Tuesday, April 27, 2010

College ACB

College ACB.com is a website that allows students from over 500 colleges across the United States to post anonymous gossip, rumors, rants, and discussions about people and college-related activities, similar to the previous gossip website JuicyCampus.com. College ACB describes itself as “designed to give students a place to vent, rant, and talk to college peers in an environment free from social constraints and about subjects that might otherwise be taboo” and claims to promote “deep and thoughtful discussion” (Frank, Peter) College ACB separates itself from its predecessor JuicyCampus by allowing several user friendly features and the ability to regulate boards by reporting any posts that may come across as offensive. The website also has an adjoining blog

collegeacb.blogspot.com, which updates frequently about new features and news related to College ACB. Despite its continued success and allowance for user regulation, many see College ACB as a duplicate of JuicyCampus in that it promotes slander and gossip. Carolyn White of the Cornell Daily Sun described College ACB as being “a disease, contagious and addictive. Worse, it is self-destructive and undermines everything universities stand for” (White, Carolyn)

Despite its success, College ACB has seen its share of controversy due to its similar gossip and rumor style to its predecessor JuicyCampus. University students interviewed by Time Magazine described College ACB as “ranging from the helpful…to sex fantasies, gossiping, teasing friends,…[and] a lot of hate” (TimeMagazine Youtube)Several college students, such as Jared Sichel of Tulane University have openly stated they wish to “Ban College ACB” (Sichel, Jared)due to the harm that it can cause to students. Mark Smith, associate professor of communications at Truman University, states that “it is legal for schools to ban College ACB” (Elizabeth, Koch) Peter Frank states that his website allows students to “build a community” (Frank, Peter)and exercise their rights to free speech, but by allowing students freedom to post what they want, College ACB welcomes bashing of other students and provokes personal attacks that are often rooted in rumors.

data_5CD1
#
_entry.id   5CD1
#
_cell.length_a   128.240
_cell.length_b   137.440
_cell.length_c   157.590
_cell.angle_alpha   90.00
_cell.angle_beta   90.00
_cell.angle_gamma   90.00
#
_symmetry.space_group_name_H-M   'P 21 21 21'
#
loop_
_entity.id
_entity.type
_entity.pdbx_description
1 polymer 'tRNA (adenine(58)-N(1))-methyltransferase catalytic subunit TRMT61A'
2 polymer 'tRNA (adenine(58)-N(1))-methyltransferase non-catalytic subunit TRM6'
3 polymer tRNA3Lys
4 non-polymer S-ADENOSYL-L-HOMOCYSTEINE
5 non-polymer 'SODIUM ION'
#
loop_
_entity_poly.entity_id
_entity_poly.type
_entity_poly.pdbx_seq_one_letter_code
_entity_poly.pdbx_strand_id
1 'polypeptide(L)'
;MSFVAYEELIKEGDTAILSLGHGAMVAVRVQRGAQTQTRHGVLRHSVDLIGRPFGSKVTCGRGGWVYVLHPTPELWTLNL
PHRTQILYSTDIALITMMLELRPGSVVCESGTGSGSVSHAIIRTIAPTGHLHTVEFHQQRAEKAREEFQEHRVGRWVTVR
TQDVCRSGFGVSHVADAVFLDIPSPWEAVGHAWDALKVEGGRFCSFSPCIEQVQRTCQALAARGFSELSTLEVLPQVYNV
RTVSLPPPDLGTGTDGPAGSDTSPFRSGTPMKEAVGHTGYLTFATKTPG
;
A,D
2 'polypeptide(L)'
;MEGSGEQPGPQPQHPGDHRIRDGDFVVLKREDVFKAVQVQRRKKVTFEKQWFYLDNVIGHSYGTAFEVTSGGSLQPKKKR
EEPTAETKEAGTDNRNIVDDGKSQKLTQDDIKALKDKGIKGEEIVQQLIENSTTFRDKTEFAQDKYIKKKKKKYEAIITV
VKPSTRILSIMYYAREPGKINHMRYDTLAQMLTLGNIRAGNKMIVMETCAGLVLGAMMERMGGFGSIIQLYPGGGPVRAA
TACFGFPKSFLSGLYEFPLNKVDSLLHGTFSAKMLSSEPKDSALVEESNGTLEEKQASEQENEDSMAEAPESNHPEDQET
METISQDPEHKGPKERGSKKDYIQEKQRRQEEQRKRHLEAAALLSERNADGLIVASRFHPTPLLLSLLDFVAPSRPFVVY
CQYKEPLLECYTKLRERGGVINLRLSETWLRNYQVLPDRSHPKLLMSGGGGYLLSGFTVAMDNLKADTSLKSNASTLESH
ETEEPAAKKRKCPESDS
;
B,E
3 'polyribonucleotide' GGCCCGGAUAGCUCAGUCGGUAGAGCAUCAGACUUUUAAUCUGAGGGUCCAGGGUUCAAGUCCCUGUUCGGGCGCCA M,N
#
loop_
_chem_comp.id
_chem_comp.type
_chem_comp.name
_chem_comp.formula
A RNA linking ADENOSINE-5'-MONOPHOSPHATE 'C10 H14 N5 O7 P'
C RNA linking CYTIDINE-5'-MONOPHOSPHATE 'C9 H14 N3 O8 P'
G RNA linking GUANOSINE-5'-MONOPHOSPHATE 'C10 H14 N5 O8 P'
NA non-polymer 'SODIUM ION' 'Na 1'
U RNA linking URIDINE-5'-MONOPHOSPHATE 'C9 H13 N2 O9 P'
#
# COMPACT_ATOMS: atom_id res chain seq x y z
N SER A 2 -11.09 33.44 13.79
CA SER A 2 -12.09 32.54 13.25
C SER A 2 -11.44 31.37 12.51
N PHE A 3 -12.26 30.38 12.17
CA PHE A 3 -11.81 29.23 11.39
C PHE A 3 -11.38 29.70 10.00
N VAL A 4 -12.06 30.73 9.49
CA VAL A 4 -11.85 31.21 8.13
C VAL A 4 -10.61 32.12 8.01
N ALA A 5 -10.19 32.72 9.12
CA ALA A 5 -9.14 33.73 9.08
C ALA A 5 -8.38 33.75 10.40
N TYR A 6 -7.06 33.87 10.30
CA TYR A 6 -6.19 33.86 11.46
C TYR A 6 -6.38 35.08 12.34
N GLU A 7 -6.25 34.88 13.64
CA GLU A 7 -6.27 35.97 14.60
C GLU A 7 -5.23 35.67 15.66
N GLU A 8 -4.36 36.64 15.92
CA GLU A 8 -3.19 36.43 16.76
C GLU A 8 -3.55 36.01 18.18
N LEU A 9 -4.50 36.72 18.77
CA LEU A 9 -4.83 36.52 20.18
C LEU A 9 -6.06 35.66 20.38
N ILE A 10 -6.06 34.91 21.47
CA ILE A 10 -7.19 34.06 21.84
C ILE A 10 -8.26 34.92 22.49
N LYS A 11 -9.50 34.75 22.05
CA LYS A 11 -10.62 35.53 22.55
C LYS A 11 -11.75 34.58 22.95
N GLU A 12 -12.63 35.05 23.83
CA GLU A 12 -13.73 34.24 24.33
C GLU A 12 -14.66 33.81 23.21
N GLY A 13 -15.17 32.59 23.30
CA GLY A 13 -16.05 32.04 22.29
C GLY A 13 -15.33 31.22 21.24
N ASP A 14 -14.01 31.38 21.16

Ryan Mueller of Truman State University states that College ACB “can cause damage to people's reputations and [give] others a false impression” (Koch, Elizabeth)thereby harming or damaging students emotional state. Despite the controversy surrounding College ACB, Peter Frank himself is virtually free of lawsuits that would eliminate College ACB due to the Communications Decency Act of 1996 which states that “operators of Internet services are not to be construed as publishers and thus not legally liable for the words of third parties who use their services” (“Communications Decency Act,” 2010) In early 2010, Amber Pickett, a communications major at the University of Tennessee at Martin began spear heading a campaign that would remove the University from College ACB, stating that “there is a point where you can abuse your freedom of speech” (Emery, Regina)

The website was opened in the wake of JuicyCampus’s closing on June 2 , 2010 by two recent university graduate students, Andrew Mann of John Hopkins University and Aaron Larner of Wesleyan University. The site is currently run by Peter Frank, also a student of Wesleyan University who graduates in 2012. On February 1, 2010, the website reached a record with over “900,000 impressions [in one day]” (Frank, Peter)


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